Bridge links wildlife trail over expressways, rough terrain
Mountain View, Calif., recently completed a $5 million project to join previously impassable portions of the Stevens Creek Trail and Wildlife Corridor. San Francisco Bay area pedestrians, joggers, bicyclers and skaters now enjoy uninterrupted access to the trail, which runs from the bay to downtown Mountain View.
Beginning in October 1997, the city constructed four pedestrian bridges and upgraded a highway underpass to lengthen the nature trail. The project was the third phase of a four-phase project that eventually will extend the trail to Mountain Views southern residential areas.
Theres a lot of interest in this trail, says Mountain View City Engineer Mike Ballard. Its not even open yet, and were having trouble keeping people out. (The trail officially opens this month.)
The largest of the bridges spans nearly 1,100 feet and crosses two major roadways and two rail lines. Built by Steadfast Bridge, Fort Payne, Ala., it is one of the longest prefabricated bridges ever installed in the United States. The other three bridges, all less than 90 feet long, span Stevens Creek and extend the trail at points where the terrain would otherwise be impassable.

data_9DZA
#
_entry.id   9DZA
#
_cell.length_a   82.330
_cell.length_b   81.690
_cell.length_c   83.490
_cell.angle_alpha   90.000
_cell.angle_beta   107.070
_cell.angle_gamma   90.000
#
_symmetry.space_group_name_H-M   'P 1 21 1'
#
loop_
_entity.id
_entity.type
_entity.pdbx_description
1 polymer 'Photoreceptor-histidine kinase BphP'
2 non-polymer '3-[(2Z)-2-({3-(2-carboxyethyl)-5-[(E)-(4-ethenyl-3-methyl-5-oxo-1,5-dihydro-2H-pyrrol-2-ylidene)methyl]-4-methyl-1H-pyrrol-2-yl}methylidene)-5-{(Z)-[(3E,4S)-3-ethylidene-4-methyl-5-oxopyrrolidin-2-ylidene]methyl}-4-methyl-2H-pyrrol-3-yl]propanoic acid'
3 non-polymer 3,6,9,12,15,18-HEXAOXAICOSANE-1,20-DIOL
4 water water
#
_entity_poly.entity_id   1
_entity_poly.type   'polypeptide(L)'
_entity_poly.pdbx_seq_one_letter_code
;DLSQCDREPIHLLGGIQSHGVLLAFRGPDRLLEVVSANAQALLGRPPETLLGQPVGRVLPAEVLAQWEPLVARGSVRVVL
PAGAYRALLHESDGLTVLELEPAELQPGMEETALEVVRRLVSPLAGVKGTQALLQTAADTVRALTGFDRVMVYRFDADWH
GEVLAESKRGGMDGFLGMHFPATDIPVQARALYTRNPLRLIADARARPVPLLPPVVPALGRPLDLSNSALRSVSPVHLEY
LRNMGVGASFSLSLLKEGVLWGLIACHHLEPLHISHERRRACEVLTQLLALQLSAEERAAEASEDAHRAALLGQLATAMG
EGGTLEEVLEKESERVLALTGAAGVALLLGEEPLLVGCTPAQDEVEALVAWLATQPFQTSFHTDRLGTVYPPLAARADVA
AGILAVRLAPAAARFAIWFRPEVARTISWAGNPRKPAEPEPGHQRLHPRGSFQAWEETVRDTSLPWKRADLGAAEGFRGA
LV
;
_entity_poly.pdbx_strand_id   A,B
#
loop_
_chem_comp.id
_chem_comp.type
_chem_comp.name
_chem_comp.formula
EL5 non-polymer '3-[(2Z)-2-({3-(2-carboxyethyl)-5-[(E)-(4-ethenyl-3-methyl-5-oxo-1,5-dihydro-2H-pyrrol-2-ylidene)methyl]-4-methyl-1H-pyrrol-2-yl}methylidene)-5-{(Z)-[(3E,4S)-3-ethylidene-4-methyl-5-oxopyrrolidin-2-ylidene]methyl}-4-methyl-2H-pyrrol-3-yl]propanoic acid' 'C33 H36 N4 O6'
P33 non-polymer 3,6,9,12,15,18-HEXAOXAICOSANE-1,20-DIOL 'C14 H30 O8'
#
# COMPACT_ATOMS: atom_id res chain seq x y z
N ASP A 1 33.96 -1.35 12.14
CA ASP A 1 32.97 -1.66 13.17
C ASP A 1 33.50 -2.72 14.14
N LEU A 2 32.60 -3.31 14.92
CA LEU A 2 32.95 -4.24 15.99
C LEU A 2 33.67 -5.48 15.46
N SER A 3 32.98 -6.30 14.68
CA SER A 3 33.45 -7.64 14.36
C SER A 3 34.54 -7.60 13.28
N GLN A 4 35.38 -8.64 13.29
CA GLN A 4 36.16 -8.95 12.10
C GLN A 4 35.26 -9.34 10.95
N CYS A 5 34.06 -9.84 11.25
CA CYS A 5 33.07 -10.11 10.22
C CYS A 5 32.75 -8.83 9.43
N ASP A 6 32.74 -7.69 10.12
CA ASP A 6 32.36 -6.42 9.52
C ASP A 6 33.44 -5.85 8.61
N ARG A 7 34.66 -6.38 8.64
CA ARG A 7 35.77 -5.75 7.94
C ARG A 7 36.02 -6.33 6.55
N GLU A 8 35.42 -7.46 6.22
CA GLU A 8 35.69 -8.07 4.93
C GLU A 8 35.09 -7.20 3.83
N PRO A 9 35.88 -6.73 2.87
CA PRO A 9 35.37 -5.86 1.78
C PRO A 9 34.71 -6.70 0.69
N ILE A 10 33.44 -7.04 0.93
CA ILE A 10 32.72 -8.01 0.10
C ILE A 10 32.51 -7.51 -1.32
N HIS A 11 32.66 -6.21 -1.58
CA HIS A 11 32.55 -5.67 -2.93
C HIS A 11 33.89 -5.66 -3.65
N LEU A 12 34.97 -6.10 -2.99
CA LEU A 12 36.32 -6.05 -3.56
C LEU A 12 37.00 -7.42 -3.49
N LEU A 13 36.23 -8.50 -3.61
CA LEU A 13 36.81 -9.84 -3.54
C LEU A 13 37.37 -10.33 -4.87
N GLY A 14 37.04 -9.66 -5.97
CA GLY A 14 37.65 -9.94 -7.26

The project also included the widening of an undercrossing beneath support abutments of Highway 85, a feat that required excavation and installation of 300 feet of tieback-anchored retaining walls. Native plants and electric lights also were placed along the trail. Calabasas, Calif.-based Valley Crest was the general contractor for the project. Lauderbaugh/ Hill Associates, Sunnyvale, Calif., was the landscape architect, and Mark Thomas & Co., was the civil engineer.